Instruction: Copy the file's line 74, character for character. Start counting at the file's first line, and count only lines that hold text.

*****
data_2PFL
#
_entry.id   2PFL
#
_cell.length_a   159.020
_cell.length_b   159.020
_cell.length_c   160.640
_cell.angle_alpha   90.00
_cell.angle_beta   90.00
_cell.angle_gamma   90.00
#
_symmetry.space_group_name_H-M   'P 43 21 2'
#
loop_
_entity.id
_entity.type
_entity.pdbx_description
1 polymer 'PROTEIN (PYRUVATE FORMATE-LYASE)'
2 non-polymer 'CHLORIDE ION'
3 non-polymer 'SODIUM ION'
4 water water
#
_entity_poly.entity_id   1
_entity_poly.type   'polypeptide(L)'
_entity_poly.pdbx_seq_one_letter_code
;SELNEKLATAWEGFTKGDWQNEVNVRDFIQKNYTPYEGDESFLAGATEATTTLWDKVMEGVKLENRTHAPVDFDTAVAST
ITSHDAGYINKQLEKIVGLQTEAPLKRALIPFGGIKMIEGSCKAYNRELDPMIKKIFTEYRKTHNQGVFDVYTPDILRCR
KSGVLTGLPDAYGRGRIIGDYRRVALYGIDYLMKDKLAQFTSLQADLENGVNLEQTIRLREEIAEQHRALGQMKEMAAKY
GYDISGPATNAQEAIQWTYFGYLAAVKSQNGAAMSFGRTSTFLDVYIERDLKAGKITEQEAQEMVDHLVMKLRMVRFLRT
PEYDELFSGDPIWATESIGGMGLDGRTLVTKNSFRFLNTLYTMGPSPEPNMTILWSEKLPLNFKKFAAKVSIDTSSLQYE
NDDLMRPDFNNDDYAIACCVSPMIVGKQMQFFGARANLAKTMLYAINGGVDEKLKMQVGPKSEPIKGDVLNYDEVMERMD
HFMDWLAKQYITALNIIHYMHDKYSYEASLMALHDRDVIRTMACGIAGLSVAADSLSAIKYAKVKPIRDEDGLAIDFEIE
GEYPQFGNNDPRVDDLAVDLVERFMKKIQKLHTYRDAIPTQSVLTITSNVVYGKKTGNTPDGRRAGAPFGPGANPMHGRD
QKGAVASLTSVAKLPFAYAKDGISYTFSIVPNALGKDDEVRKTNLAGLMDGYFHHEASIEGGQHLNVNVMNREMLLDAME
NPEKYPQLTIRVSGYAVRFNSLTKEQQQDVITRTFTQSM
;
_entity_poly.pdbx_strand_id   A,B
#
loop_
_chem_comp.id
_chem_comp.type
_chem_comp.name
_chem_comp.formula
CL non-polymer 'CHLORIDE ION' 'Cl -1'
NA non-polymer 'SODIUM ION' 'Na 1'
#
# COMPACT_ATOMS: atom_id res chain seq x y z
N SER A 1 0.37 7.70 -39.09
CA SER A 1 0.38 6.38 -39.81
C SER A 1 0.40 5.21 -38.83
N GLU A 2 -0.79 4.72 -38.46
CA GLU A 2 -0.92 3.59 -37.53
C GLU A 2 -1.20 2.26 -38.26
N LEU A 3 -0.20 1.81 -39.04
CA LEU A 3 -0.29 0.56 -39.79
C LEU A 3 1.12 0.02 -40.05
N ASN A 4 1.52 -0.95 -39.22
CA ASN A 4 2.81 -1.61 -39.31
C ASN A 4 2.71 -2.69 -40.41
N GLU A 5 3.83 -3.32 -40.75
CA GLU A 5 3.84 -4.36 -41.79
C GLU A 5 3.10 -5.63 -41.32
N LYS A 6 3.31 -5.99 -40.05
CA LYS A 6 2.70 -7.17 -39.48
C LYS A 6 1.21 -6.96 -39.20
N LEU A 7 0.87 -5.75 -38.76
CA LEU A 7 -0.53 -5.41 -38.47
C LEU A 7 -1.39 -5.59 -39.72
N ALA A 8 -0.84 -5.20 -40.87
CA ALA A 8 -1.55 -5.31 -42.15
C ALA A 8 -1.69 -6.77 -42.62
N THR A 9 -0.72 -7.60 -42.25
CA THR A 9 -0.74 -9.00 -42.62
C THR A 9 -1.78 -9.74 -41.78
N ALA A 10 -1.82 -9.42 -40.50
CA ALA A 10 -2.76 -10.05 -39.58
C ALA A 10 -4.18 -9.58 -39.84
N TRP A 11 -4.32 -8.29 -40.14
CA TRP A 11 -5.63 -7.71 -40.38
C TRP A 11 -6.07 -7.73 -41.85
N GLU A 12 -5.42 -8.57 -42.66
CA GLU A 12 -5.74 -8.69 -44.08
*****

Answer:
C THR A 9 -1.78 -9.74 -41.78